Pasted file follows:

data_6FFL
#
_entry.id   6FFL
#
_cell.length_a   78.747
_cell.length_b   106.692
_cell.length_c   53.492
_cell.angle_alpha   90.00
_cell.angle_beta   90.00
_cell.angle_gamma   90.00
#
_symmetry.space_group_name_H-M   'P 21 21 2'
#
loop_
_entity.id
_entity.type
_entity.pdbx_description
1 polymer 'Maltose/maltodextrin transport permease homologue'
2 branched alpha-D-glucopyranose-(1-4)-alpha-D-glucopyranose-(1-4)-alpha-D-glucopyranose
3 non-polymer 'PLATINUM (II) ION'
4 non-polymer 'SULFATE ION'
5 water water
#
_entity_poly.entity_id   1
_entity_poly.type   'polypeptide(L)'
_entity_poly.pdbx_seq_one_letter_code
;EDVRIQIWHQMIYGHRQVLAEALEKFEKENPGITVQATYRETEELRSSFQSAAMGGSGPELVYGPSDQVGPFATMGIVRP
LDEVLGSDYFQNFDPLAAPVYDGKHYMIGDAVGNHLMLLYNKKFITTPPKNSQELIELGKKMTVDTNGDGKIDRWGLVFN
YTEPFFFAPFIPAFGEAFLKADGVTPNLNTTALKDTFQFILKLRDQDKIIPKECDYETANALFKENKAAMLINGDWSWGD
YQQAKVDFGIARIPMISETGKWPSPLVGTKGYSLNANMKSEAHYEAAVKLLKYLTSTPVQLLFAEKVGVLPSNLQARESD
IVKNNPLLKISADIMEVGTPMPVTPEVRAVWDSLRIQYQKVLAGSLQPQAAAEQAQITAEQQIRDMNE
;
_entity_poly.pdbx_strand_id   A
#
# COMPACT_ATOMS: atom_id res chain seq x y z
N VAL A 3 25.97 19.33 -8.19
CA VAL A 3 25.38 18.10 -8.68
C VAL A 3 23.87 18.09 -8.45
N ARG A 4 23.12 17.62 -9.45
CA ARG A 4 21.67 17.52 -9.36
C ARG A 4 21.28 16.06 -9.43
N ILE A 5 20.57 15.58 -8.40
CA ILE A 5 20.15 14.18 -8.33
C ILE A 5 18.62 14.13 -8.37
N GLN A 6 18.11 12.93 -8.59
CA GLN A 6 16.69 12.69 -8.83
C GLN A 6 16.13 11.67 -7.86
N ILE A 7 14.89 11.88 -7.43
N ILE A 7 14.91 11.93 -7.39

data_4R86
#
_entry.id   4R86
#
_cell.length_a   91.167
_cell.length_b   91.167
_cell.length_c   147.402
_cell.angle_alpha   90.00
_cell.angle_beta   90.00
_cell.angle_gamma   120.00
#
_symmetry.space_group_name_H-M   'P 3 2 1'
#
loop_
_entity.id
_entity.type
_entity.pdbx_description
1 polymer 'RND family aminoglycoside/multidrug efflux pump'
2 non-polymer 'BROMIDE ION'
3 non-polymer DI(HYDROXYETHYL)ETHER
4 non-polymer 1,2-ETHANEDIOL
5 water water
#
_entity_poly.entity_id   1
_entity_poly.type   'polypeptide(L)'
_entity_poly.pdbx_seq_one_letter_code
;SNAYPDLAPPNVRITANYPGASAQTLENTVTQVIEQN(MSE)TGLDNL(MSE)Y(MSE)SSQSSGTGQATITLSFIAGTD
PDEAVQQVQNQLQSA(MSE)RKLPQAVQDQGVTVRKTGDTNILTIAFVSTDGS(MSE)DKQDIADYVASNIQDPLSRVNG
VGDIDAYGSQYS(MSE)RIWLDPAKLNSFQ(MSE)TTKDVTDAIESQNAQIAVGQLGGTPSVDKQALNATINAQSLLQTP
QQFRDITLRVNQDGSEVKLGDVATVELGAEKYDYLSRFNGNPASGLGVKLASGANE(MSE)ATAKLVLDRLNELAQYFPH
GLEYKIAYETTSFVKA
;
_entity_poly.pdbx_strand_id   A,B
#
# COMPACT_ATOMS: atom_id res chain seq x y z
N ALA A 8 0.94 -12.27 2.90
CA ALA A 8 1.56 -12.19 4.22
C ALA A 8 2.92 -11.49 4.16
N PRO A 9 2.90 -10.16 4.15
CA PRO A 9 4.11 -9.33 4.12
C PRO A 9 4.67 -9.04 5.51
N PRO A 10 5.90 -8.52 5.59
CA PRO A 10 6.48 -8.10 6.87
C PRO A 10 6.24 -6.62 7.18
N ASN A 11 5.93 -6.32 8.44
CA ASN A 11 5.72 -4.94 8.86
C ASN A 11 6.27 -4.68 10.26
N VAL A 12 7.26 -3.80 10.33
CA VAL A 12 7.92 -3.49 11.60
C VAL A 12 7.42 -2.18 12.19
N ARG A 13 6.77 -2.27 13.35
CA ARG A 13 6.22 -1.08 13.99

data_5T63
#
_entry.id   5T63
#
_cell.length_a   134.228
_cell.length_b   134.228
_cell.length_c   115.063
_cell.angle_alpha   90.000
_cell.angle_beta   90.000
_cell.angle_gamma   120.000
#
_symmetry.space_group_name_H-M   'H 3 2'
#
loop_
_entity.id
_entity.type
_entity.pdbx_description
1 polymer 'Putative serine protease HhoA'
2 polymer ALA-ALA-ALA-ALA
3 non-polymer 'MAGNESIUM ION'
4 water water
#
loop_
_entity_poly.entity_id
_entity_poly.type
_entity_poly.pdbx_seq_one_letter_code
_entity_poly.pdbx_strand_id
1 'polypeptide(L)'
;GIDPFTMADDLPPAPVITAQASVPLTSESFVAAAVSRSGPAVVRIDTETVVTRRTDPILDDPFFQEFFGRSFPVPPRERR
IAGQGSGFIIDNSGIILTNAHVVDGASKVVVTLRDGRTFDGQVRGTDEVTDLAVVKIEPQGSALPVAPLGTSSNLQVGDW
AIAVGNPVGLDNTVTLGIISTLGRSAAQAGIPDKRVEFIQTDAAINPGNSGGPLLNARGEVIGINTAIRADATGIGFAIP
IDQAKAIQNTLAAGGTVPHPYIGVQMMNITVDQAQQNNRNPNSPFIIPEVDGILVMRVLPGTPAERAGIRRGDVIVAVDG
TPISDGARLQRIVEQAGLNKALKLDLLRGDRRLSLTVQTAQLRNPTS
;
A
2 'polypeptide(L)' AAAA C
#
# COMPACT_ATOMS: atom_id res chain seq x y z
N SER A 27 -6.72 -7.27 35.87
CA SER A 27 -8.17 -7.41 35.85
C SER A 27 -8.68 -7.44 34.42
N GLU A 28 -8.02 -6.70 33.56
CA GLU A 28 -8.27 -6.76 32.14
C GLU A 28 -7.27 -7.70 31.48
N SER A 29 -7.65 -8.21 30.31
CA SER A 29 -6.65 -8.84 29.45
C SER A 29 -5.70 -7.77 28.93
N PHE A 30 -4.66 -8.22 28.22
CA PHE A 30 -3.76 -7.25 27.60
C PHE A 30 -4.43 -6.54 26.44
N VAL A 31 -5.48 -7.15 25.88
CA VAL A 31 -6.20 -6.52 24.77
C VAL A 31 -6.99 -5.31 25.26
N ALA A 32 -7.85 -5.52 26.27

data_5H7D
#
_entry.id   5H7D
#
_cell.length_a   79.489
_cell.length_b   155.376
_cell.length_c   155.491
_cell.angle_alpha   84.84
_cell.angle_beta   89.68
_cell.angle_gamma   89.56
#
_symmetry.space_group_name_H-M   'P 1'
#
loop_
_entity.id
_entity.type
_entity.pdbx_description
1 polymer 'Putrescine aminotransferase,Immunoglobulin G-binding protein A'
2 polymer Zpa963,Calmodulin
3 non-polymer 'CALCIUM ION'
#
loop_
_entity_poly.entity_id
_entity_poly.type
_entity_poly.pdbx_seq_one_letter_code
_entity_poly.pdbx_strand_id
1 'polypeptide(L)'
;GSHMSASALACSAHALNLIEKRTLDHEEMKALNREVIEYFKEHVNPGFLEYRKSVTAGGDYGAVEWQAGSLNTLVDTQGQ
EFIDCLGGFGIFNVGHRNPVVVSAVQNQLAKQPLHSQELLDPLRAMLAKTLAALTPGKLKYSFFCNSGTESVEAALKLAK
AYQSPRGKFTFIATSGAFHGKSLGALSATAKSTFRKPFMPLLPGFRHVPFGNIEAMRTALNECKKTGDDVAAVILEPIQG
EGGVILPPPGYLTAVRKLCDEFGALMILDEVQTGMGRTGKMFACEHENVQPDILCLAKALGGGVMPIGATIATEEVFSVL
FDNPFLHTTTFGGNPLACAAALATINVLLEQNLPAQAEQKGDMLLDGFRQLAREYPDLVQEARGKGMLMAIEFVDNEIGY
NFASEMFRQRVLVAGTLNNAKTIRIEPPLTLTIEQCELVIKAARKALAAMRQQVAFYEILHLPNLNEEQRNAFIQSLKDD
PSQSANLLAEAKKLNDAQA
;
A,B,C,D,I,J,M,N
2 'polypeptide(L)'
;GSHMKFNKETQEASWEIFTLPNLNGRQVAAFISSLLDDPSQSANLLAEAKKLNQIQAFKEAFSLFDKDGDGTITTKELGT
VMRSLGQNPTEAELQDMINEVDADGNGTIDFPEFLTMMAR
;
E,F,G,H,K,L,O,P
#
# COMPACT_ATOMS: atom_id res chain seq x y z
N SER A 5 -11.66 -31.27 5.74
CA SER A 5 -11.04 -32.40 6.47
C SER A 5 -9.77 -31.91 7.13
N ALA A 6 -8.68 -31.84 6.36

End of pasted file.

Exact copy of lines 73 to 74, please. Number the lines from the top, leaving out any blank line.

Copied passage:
_entity_poly.entity_id   1
_entity_poly.type   'polypeptide(L)'